Chinese meteorologists warned that in the 21st century China will become increasingly warmer, with increased precipitation in some parts of the country.
A recent report from the China Meteorological Administration said that in the past 50 years, China's surface temperature rose 0.22 degrees Celsius for every 10 years on average, higher than the increases in global and Northern Hemisphere temperatures.
Compared with the average temperature during the 30 years between 1961 and 1990, China's annual average temperature will possibly rise 1.3-2.1 degrees Celsius by 2020, 1.5-2.8 degrees by 2030, 2.3-3.3 degrees by 2050, and 3.9-6.0 degrees by 2100.
The report also said that the country's precipitation will also be on a rising trend. By 2020, the national average annual precipitation will increase 2 to 3 percent, by 2050, 5 to 7 percent, and by 2100, 11-17 percent.
The sea level will continue to rise, by 2050 it will rise 12-50 centimeters. In the coming 100 years, extreme weather events will possibly increase; drought areas will expand and desertification will be more serious; glaciers on the Qinghai-Tibet Plateau and the Tianshan Mountains will recede at accelerating speed and some small glaciers will disappear.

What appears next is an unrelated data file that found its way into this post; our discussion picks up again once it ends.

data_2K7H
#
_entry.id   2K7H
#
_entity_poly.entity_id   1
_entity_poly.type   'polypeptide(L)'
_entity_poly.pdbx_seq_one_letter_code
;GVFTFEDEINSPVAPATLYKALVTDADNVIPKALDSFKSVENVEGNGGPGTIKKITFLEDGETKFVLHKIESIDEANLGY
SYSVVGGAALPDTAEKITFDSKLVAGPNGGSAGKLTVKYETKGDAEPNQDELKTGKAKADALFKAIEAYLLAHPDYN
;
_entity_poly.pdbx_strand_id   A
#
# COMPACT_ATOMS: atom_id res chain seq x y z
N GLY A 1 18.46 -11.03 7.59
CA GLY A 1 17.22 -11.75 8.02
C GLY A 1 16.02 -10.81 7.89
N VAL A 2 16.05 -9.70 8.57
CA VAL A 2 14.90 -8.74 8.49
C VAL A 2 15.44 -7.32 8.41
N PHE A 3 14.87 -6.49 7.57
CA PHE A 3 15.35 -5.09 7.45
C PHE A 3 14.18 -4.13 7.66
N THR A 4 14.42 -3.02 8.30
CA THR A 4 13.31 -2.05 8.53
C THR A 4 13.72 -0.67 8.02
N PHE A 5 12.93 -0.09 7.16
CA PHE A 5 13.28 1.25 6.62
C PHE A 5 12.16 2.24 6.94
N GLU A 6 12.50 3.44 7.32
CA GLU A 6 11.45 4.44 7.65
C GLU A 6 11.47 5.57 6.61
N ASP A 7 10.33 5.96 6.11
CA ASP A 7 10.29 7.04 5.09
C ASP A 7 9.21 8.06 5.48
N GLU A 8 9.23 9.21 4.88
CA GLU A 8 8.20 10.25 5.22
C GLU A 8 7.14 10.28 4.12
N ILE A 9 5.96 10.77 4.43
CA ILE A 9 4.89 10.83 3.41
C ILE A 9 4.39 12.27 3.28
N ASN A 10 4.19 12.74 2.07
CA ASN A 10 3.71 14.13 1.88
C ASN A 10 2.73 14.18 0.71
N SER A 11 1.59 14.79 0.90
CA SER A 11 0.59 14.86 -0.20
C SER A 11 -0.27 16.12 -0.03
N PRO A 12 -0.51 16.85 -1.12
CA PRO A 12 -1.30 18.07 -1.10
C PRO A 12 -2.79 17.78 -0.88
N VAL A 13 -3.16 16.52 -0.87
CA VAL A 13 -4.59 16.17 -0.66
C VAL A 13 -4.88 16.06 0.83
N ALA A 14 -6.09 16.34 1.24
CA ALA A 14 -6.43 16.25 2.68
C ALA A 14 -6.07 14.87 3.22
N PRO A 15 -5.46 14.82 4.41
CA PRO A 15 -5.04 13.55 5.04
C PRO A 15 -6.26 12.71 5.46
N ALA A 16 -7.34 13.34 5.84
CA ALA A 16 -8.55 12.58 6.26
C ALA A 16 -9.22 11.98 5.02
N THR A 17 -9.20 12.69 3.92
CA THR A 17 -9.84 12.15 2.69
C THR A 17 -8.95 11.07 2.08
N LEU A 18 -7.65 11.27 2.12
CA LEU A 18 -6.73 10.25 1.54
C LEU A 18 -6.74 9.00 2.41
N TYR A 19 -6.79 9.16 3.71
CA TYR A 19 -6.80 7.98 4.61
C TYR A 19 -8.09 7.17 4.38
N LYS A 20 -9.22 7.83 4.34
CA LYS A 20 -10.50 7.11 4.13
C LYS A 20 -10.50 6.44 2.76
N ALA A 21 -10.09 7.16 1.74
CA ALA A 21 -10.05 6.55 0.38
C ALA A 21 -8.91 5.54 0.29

By 2050, the area of glaciers in China's northwest will shrink by 27 percent, the report warned.
In the coming four to five years, chances of extremely strong rainfall in east China will be four to six times that of the 1980s and 1990s, and there will be more frequent and stronger typhoons in coastal areas, the report said.
Qin Dahe, director of the China Meteorological Administration, said in a recent press conference that meteorological disasters caused direct economic losses of 200 to 300 billion yuan (US$25 to 37.5 billion) in China annually, which was equivalent to 2 to 5 percent of China's gross domestic product.
Greenhouse gas emissions, and carbon dioxide discharges in particular, are widely considered to be the prime factor in global warming. The Chinese government has backed the UN-brokered Kyoto treaty, and committed itself to improving its energy efficiency by setting the goal of cutting its energy consumption by 20 percent per unit of GDP in the period from 2006 to 2010, Qin noted.
China reduced emissions by some 800 million tons of coal equivalent from 1991 to 2005. The country's forests, grasslands and natural reserves have helped absorb another 3.06 billion tons, he said.
(Xinhua News Agency February 20, 2007)